We, The Jury, Declare Judas a Triumph
I had the pleasure of attending the preview of Theatre Found’s The Last Days of Judas Iscariot. The story revolves around a high stakes court battle to determine the eternal fate of the Bible’s most infamous betrayer, Judas Iscariot. A flood of heavy and heart wrenching subject matter, Last Days involves themes of love, forgiveness, regret, and of course, religion. This is the kind of show that pierces your heart and makes rethink everything you thought you knew about God, Satan, and that guy who liked wine and hung out with whores and fisherman.
It would be so Christian of me to assume you all know the back story of Judas Iscariot, so allow me to give you a quick and messy synopsis of what I remember from Sunday school. According to this book about 2000 years ago, this lady was impregnated by this angel, and the baby was like the Messiah! A straight up gift from God to the people of the world, a prophet who would unite the world and bring the grace of God to the people. Jesus grows up to be this pretty cool dude and shows off some dope magical…I mean, godly powers. He’s so bad ass that everyone wants to be his friend, so he puts together a posse, an entourage, a fellowship if you will, of disciples who would assist him in spreading the word of God. Well, the Jewish people didn’t like that this Jesus dude was going totes viral. They wanted to go all Game of Thrones on him and take his house down. So they persuade one of Jesus’s closest disciples Judas Iscariot, to give up Jesus for thirty pieces of silver. Judas marks Jesus with a kiss to the Lips and the Romans take Jesus, crucify him, and he rises from the dead in three days. Yay, Easter! Judas on the other hand stricken by guilt hangs himself on an olive tree and gets sent to purgatory and it’s there that the story of The Last Days of Judas Iscariot begins.
We then find ourselves in Purgatory, which according to Saint Monica (Lelea’e “Buffy” Kahalepuna-Wong) is pretty much the same as earth…hmmmmm maybe we’re all in purgatory right now and we don’t even know it. Da DA DAAAAHHH!!! This lawyer Cunningham fights to get the case of “The Kingdom of Heaven vs. Judas Iscariot” on the docket. Enlisting the help of a saint and getting a writ from God is enough to start what will be the most controversial court case in all of purgatory. Biblical characters of all shapes and sizes take the stand in either opposition or defense of Judas. What will the verdict be? Will Judas be allowed into the kingdom of Heaven? Will he be sentenced to eternity in hell? Or will he be stuck in purgatory contemplating his decisions forever?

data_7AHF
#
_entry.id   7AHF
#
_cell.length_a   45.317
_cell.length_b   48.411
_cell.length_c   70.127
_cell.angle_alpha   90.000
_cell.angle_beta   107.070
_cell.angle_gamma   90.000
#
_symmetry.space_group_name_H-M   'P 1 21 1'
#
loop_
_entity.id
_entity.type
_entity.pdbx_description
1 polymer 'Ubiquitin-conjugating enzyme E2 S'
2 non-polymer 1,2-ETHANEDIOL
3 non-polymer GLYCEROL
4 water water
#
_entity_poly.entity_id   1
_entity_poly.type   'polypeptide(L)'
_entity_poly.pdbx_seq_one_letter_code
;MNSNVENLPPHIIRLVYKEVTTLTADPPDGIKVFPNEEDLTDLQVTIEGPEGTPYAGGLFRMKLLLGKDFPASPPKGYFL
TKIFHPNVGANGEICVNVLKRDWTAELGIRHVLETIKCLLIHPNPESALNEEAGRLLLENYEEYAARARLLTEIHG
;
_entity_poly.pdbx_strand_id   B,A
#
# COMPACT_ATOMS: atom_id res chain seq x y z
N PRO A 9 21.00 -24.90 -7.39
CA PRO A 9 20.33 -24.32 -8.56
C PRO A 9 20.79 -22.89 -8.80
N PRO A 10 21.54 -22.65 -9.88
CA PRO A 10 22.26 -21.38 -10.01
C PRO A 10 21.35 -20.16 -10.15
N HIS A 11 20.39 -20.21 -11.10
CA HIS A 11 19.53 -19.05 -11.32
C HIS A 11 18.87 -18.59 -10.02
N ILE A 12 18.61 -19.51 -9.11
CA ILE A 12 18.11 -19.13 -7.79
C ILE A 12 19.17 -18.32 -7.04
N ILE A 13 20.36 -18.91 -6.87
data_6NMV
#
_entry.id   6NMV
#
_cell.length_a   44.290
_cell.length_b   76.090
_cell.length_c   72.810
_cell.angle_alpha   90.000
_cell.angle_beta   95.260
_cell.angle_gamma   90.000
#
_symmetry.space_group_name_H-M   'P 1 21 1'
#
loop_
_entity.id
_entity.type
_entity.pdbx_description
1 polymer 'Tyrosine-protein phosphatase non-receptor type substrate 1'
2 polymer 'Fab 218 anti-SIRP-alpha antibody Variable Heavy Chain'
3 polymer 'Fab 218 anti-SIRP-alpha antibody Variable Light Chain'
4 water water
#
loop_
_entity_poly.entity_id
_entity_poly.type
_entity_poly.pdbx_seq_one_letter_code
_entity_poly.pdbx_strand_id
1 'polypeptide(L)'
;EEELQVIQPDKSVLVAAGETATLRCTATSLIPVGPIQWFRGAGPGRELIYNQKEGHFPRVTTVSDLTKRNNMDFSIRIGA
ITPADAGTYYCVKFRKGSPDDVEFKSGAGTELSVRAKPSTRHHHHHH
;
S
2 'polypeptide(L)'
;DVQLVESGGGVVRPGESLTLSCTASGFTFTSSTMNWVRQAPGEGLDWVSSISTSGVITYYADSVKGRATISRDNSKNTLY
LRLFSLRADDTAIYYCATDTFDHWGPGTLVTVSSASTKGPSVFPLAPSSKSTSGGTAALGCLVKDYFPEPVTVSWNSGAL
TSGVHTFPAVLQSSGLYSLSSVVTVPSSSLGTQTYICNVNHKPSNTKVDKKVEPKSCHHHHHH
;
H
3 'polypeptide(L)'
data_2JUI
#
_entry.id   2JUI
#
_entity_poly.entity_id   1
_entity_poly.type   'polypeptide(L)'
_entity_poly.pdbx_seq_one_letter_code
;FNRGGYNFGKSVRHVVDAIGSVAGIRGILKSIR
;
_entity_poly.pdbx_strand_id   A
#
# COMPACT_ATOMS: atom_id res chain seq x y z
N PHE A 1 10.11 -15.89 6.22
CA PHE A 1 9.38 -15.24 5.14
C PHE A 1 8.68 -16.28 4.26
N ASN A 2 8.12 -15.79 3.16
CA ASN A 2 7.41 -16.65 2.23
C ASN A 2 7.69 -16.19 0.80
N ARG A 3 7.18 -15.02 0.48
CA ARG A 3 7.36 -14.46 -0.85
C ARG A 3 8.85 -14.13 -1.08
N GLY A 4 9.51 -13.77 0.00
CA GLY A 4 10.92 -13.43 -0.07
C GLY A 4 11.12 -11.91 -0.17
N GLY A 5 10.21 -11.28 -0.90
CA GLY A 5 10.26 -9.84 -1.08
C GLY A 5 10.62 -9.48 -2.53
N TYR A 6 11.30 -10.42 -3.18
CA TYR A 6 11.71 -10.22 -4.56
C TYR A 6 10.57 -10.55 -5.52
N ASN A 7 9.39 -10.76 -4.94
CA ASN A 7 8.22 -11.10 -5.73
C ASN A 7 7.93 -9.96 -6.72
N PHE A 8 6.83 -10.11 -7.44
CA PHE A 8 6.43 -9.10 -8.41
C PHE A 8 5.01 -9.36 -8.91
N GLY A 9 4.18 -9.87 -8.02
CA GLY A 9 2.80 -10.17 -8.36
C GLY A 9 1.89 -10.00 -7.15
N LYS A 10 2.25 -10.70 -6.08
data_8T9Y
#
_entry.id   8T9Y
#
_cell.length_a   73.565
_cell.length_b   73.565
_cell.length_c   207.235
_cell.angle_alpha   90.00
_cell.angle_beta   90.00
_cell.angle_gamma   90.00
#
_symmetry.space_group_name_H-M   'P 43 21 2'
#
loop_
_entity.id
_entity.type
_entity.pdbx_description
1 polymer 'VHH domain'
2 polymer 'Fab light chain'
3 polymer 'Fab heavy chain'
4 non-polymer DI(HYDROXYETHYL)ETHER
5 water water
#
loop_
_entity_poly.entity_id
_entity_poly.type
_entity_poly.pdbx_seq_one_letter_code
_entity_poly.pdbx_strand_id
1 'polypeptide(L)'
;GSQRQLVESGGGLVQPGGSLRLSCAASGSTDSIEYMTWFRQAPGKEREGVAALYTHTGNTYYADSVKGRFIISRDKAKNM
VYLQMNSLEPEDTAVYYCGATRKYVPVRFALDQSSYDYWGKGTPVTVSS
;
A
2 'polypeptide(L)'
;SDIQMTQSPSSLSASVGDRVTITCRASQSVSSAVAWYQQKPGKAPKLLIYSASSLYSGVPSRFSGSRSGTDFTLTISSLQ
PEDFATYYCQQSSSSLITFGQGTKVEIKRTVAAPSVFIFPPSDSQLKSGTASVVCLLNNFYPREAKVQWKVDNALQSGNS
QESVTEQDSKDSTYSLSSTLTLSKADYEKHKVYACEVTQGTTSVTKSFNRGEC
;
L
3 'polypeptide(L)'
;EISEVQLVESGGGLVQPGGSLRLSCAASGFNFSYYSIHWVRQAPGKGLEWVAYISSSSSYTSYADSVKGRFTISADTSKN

This production is an absolute triumph of local theatre. Although the three main characters of the play Satan, and the two lawyers are from the mainland, the bulk of the cast is made up of some of Hawaii’s best artists. It would really be a disservice to the cast to single out anyone’s individual performance. I truly believe they were all so passionately united in delivering one singular goal and that was to tell the story. Passion is the best word to describe this play. No one was on stage to look good, to be the star, or steal the show; and so instead of being drawn to the acting I was pulled into the story. I’m not sure if it was because it was preview and it was the last day to explore their characters or what not, but on Tuesday night every actor just went for it! Balls to walls, guns blazing, unadulterated theater. I really hope they keep that since of tenacity and rawness that I experienced on preview night.
The end of act one was so action packed and high stakes that I wish we didn’t take an intermission. It seemed that both the audience and the actors relaxed a bit too much during the break as the start of the second act felt slow, but the pace picks up nicely and the end left me speechless and in shock.